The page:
The Price of Life Invitational could really use a hand with admin & general office work! We’re also looking for people to form a social media team and contribute to blog posts.
It may not seem glamorous, but a few weekly volunteer hours would really bless us and help the movement gain momentum! Can you help? Spread the word, and learn more by emailing firstname.lastname@example.org.
This could be the best job you’ll ever have!
Price of Life: NYC & International Arts Movement present
A discussion series with artists on the intersection of art & justice.
Part 1: Calling Artists to Action
Through this series, we want to help artists explore the dilemmas involved in making art with a justice lens and gain tools for thinking about the issues.
We will also be explaining how the Price of Life hopes to engage people through art and share how you can make difference with your creative gifts.
Light snacks & drinks will be provided.
The event is free but space is limited; reserve a spot here.
07.16 | Reception 6:30-7 PM + 7-8:30 PM Discussion | 38 West 39th St. (IAM Office)
Y’all should attend this awesome event I helped plan! Learn to fight for justice!!!
Recently the Price of Life team met with one of New York’s most vital players in the fight against sex trafficking. After a day of planning for events, such as an artist round table discussion happening on July 16th, and executing intricate presentation for potential partners, we gathered for a memorable meeting.
The meeting was with Jimmy Lee, the executive director of Restore NYC, a nonprofit that provides holistic aftercare for foreign-born sex trafficked survivors. Founder Faith Huckel “diligently led the building of Restore from the ground up and created a movement of awareness of the realities of the modern-day slave trade in New York City,” as stated on their website. Needless to say it was an honor to speak with the now head of Restore after learning the incredible programs they are offering to mainly Korean, Chinese, and Latina women.
Read the rest of the account of the meeting with Jimmy Lee, by Price of Life: NYC Summer Intern, Maria Dora Berruti, on the Field Notes page of our website.
OH HAYYYY THATS ME! check peeps!
A Singapore court recently sentenced a man for trafficking under-aged girls into the sex industry. Spencer Gwee Hak Theng was arrested, along with his wife, after police rescued multiple girls, under 18 who were imported from Vietnam and forced into sex work by the pair. They were charged with multiple counts. Gwee was sentenced to 5 years in prison for his role. His wife is still on the run.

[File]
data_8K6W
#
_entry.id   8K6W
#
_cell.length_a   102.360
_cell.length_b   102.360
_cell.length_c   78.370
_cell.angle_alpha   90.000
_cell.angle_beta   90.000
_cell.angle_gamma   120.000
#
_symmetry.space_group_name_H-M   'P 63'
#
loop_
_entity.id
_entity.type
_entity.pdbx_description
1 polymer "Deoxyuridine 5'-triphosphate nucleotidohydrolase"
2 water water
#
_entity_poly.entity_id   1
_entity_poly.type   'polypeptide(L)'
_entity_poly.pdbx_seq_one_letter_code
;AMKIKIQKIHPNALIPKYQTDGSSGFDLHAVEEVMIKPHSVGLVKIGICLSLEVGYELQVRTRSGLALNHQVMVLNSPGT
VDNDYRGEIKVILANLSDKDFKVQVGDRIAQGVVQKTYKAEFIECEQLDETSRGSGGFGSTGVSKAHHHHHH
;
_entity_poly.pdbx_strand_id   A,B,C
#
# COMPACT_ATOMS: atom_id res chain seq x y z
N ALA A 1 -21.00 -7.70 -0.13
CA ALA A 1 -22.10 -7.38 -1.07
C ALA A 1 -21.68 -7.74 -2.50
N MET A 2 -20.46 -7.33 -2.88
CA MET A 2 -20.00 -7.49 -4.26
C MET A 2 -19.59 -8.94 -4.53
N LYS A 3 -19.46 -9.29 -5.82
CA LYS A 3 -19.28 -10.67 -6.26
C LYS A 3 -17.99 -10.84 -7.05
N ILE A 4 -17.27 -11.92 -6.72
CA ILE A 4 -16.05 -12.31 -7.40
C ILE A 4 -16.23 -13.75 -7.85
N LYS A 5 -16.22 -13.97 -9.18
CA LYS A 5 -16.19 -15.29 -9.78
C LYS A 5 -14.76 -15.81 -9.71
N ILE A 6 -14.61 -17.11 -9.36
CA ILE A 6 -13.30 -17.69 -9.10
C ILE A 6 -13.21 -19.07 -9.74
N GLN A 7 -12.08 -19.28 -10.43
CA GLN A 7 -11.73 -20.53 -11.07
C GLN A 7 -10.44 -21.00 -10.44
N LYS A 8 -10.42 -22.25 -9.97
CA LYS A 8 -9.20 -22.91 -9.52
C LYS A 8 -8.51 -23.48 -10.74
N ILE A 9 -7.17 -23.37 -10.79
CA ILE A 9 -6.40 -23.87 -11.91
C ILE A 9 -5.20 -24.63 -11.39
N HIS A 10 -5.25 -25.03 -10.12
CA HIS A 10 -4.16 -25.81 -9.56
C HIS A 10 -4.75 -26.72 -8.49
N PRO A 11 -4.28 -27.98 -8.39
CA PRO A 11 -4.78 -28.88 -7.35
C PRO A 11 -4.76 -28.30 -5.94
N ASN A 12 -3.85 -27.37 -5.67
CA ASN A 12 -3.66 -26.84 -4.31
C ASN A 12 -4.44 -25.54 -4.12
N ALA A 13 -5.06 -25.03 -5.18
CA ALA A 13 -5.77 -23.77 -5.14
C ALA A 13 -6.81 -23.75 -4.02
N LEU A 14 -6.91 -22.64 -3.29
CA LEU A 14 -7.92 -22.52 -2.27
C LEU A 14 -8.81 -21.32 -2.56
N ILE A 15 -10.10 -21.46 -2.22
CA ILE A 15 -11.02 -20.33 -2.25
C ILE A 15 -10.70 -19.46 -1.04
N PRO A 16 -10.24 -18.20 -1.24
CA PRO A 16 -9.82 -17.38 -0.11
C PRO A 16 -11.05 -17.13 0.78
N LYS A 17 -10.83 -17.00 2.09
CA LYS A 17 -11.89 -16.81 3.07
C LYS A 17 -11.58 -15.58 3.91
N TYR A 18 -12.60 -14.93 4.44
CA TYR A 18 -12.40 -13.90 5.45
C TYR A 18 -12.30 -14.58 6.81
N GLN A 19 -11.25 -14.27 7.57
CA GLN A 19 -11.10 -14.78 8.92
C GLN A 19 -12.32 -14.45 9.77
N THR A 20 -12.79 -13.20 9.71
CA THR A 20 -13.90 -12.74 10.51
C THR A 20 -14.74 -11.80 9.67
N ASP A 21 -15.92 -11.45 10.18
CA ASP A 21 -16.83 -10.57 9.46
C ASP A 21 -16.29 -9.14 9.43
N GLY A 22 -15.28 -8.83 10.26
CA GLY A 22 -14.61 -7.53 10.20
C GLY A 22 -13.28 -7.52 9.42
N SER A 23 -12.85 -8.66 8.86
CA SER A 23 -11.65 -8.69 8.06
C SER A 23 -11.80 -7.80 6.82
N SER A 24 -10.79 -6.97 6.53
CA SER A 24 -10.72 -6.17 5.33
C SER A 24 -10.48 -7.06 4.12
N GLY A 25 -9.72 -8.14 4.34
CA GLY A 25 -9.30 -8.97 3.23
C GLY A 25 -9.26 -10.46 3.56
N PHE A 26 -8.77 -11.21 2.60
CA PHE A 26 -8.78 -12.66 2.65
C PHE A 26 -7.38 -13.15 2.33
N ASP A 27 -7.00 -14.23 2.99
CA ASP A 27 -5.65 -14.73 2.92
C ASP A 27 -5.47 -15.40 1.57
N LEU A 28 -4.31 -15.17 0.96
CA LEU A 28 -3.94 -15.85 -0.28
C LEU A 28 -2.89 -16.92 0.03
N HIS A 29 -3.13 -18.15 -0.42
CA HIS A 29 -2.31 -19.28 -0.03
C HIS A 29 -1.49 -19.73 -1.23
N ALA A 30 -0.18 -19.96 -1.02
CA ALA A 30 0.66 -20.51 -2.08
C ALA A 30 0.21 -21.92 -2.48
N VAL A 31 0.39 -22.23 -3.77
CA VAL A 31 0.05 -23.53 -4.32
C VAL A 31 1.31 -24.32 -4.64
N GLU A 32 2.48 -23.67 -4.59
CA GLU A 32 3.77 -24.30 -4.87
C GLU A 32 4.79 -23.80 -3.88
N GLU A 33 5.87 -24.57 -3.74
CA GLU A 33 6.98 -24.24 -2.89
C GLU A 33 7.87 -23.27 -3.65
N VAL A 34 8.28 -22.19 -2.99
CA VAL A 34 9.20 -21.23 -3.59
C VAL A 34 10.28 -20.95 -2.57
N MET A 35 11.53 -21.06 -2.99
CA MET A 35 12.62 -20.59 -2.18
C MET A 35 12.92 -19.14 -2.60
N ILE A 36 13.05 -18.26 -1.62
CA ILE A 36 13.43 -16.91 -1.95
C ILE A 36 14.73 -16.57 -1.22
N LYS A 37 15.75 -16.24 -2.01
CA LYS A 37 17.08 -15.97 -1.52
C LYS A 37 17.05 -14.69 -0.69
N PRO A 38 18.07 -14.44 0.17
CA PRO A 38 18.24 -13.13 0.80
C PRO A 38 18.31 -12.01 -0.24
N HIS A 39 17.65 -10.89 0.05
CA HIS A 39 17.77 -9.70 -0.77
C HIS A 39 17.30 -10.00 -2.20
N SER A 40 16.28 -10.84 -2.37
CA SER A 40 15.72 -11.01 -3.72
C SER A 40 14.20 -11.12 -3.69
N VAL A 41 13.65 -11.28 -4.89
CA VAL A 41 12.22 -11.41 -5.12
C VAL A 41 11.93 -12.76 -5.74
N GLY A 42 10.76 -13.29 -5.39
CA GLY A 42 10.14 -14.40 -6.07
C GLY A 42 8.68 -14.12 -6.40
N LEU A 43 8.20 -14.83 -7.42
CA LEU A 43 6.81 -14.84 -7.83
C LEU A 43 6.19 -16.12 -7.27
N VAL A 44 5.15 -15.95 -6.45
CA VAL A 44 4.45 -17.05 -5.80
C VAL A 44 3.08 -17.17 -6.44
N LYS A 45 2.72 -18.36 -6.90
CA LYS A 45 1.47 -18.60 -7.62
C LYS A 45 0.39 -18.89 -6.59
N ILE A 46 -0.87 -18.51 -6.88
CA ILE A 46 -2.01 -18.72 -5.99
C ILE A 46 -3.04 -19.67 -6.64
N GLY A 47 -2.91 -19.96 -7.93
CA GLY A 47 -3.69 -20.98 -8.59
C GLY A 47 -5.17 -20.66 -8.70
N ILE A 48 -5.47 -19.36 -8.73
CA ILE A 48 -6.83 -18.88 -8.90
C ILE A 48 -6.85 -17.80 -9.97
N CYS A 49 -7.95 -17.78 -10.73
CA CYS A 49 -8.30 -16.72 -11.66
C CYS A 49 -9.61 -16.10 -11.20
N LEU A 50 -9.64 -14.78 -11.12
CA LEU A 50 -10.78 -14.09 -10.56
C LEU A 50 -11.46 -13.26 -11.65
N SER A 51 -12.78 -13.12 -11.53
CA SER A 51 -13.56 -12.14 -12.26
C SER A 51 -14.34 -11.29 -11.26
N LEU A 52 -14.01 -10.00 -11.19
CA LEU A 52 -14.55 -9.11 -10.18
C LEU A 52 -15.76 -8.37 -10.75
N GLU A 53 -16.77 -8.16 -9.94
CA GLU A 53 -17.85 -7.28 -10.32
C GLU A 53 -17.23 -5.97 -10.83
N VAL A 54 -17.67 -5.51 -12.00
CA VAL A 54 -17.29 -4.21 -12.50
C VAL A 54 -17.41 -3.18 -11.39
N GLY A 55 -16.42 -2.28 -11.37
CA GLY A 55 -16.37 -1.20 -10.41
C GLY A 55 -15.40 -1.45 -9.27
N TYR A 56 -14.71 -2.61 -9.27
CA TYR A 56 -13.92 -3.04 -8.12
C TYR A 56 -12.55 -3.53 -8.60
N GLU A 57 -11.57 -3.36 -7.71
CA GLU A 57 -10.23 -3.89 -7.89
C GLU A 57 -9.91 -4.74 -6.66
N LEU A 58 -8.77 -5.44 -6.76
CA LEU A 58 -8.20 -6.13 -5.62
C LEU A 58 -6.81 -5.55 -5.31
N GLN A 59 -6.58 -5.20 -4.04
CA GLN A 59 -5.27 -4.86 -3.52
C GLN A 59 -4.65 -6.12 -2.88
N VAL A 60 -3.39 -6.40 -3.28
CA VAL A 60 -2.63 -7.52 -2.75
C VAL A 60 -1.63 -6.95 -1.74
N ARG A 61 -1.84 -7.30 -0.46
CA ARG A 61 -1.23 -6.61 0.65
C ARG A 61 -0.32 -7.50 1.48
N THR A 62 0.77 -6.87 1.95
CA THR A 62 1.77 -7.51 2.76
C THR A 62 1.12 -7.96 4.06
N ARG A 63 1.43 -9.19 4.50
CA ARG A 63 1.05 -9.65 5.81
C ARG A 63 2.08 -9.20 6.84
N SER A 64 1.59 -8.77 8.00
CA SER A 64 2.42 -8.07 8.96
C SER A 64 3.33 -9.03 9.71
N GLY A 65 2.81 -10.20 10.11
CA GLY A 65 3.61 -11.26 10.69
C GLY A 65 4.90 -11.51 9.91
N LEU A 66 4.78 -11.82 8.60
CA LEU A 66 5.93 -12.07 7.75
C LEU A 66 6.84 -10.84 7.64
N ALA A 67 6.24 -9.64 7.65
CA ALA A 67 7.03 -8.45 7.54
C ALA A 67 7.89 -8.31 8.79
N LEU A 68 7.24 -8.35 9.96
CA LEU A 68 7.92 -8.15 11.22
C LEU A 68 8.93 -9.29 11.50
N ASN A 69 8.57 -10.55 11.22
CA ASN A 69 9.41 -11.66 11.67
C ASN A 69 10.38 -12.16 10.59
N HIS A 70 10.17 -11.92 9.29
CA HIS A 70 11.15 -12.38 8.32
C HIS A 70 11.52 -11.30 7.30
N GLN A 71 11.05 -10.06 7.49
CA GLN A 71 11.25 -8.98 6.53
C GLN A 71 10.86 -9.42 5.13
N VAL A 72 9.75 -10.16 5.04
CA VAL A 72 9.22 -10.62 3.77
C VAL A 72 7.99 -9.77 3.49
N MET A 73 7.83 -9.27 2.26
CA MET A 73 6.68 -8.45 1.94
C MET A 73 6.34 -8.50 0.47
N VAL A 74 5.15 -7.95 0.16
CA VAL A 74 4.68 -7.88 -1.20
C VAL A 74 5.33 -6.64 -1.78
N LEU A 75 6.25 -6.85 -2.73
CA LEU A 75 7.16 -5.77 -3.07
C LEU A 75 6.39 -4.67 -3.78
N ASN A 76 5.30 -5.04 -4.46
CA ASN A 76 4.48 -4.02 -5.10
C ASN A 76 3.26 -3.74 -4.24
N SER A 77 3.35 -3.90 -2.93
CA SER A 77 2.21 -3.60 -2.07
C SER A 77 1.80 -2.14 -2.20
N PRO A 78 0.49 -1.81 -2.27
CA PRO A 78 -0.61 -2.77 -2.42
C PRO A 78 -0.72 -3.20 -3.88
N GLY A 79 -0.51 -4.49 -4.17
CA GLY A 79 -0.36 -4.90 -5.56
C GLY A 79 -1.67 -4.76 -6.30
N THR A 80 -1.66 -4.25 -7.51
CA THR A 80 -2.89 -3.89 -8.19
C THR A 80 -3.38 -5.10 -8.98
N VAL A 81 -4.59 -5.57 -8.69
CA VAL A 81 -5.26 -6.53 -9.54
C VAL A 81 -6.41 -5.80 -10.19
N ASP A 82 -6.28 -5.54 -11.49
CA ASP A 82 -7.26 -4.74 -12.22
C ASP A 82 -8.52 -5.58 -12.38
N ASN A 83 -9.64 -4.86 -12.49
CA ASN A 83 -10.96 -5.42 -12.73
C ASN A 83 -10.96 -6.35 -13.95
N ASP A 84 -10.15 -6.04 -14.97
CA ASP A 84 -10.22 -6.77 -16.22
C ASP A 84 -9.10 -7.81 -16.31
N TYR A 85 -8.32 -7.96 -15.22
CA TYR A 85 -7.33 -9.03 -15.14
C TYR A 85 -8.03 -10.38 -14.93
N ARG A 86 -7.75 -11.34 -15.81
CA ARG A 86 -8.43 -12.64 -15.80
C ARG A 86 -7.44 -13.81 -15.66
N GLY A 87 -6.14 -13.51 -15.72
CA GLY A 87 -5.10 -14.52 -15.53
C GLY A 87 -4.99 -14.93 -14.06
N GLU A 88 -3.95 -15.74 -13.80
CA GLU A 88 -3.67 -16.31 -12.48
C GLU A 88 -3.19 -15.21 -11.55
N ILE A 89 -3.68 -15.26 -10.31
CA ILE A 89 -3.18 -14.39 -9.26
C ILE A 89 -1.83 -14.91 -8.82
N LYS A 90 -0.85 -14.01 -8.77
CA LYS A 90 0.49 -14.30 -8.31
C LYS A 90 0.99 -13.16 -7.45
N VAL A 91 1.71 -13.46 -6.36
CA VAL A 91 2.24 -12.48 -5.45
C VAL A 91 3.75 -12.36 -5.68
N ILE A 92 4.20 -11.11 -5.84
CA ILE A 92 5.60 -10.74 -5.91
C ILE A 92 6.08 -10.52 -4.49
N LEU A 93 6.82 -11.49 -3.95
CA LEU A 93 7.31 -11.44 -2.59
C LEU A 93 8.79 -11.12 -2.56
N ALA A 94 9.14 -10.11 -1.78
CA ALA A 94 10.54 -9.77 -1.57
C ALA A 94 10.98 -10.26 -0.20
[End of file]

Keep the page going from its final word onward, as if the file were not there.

Five years. Five years in prison for taking children from their families and home, and selling them for sex multiple times a day, every day of the week, for years on end. Five years for submitting girls to daily horrors and abuse. Only five years paid for destroying and breaking a child’s soul. So, what crime does deserve five years in prison? In New York City, possession of 8 or more ounces of controlled substances results in, at the minimum, 15 years in prison. Even a class A – II felony of less than 8 ounces of narcotic controlled substances can have up to 8 years in prison.
I get so angry when I read about sentencing in trafficking cases. I am happy that governments are acknowledging the problem and taking steps to serve justice, but a mere five years for trading human beings like objects?
This same article detailed the conviction of a taxi driver who paid for sex with a 16 year old. Can you guess how much time he was sentenced to? Three months. Three months for raping a 16 year old girl – twice. Three months for contributing to the sexual exploitation, scarring, and degradation of a child.
I don’t think that we have descended to the point of putting an actual price on someone’s life, but I think we have begun to put prices on people’s worth. What does it say about the 16 year old girl’s worth that johns paid her traffickers a mere $100 to rape the girl? What message does it send that those traffickers were only given 5 years in prison, or that the rapist was only sentenced to 3 months?
I don’t have answers for those questions. I don’t know how to quantify, in years, the worth of a girl’s pain and suffering. Do you? How can governments and legal systems provide justice to victims that reflect and acknowledge everything they have been through?
— Guest Blogger, Price of Life Summer Intern Lydia Chu
Great post! Read up about human trafficking in world news people! Can you believe this is true?
Last Tuesday, the Price of Life team met with one of New York’s most vital players in the fight against sex trafficking. After a day of planning for events, such as an artist round table discussion happening on July 16th, and executing intricate presentation for potential partners, we gathered for a memorable meeting.